MICHAEL Savage, whose last name incorporates the concept of truth in advertising, recently went on a rant against autistic children, apparently because other innocents were not readily available to vilify that day. He called autism a "fraud, a racket."
Unfortunately, it was just another day on talk radio, one more outrage to be tossed on the old bonfire of cackling controversies. Parents of autistic children protested, of course, but with these guys the more you protest the more they prosper. There's no telling flies they can't fill their mouths with garbage.
Michael Savage is one primitive in a tribe of conservative Neanderthals. Another is my old pal Rush Limbaugh, the blimp of bombast, who did me the high honor of denouncing me on his show once. Or was it a low honor? Either way, I was a hero to my son and for that I am grateful to the great fhrer of fatuousness.
While there's no immediately stopping these guys, it is a proof that the Almighty exists that one thing disturbs their slumbers. What they dread most is the return of the Fairness Doctrine, which expired in 1987.
In its heyday, broadcast station managers with all the sex appeal of funeral directors would read bland "editorials." If they said anything remotely controversial, the Federal Communications Commission would insist that critics be given equal time.
Thus was robust free speech tamed by nannies, possibly wearing sensible shoes. The only good thing was that the Fairness Doctrine never applied to newspapers, because the government knew that the print media could be trusted to be bland without official pressure.
With the Fairness Doctrine abolished, the garden of free expression bloomed. Unfortunately several undesirable plants - the Rush dandelion, the Savage thistle, the O'Reilly ragweed - thrived in ground fertilized with manure. They spread pollen on the airwaves that to this day troubles autistic kids, gays, blacks, liberals, Mexicans, feminists - heck, anybody who dares and cares enough to think.
But as much as the unfairness doctrine sometimes irritates, the Fairness Doctrine is not coming back, and nor should it. The whole idea of expecting conservatives to be fair at this late date is preposterous. The Republican elephant will do delicate ballet steps before fairness rules on the right-wing airwaves and in the mindless rank and file that tunes in to get its orders.
That doesn't stop conservatives worrying. Fairness is coming! Fairness is coming! they shout like demented Paul Reveres. Oh, the horror!
James Dobson, founder of Focus on the Family, recently devoted his religiously oriented radio show to the imaginary threat - and never mind that this detracted from his main mission, which, as I understand it, is suggesting to unbelievers that heaven is full of self-righteous busybodies.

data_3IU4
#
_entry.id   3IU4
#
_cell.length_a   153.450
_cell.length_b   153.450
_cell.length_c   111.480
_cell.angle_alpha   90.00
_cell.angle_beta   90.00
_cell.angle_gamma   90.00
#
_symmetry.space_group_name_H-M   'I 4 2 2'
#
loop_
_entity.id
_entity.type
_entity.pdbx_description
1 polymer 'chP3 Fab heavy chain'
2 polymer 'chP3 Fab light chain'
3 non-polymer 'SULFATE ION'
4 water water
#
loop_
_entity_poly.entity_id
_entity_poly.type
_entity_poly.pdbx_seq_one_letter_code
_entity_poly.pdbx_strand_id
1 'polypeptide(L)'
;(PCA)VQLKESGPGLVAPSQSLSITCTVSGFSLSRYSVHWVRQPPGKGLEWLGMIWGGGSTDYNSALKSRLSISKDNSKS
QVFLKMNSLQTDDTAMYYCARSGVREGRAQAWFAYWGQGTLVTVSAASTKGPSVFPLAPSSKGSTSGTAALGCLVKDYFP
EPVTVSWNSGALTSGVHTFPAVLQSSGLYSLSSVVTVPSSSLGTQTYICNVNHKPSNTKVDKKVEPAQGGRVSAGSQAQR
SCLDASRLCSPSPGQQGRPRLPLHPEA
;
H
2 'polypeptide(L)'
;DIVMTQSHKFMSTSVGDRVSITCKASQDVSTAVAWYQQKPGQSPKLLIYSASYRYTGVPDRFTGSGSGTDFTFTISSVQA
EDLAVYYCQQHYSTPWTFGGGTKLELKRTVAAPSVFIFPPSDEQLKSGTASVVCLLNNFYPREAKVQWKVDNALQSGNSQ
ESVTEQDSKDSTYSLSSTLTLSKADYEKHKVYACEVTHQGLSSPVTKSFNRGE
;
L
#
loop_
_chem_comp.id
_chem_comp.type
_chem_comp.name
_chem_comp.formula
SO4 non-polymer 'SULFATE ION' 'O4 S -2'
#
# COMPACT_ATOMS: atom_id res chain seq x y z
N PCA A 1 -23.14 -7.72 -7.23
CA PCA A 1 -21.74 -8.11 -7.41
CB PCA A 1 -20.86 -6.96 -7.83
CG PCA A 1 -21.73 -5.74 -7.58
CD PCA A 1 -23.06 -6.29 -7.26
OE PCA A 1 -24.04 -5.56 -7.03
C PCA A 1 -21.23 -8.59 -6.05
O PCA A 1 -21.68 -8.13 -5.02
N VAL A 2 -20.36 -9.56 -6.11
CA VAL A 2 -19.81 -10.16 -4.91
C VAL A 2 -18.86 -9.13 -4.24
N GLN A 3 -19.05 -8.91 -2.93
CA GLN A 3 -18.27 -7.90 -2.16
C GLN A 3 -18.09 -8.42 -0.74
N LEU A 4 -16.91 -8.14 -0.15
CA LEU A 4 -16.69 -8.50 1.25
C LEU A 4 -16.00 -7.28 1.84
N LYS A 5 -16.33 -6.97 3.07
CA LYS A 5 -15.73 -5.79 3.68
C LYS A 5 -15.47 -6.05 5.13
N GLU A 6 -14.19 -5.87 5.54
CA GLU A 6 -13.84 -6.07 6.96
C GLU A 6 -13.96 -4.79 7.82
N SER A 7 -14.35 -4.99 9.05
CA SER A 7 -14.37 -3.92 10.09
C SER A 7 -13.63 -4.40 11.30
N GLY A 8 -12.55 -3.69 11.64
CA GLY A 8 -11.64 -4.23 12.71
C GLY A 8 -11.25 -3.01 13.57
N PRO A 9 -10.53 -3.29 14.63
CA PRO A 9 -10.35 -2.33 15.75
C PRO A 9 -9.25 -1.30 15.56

I have long thought that the fun in being a conservative consists of getting worked up about things that have little basis in reality while disregarding things that do. For example, they worry that Barack Obama is a Muslim but don't think the melting in the Arctic has anything to do with global warming.
Wouldn't it be good if the Fairness Doctrine could come back and be strengthened - say, to make Michael Savage babysit some autistic kids and put his heartless theory to the test?
No, and not because it would constitute cruel and unusual punishment for the kids. I think it is important that liberals remain liberal in the face of Savagery. I say, let the right-wing cranks crank on.
Besides, reinstating the Fairness Doctrine - which, by the way, Barack Obama opposes - would spoil the fun. I love it that right-wing talk show hosts are out there proving the bankruptcy of the conservative philosophy with every burp and utterance.
Many of us take pride in the fact that liberals don't dominate talk radio. It's for a good reason - liberals don't think it's funny or clever to stereotype and bully, well, not autistic children anyway, only certain deserving jerks.
"By their fruits ye shall know them," it was said by a wise man long ago. If talk radio had been around in first-century Palestine, you just know that more than a few talk-show hosts would have applauded His crucifixion.
Keep talking, boys, your jaws are digging a grave for your cause and the real fairness is that the joke is on you and your listeners. I sense a new age coming. No, not the Age of Aquarius, the Age of Aquariums. You guys will be the blowfish.
Reg Henry is deputy editorial page editor for the Pittsburgh Post-Gazette.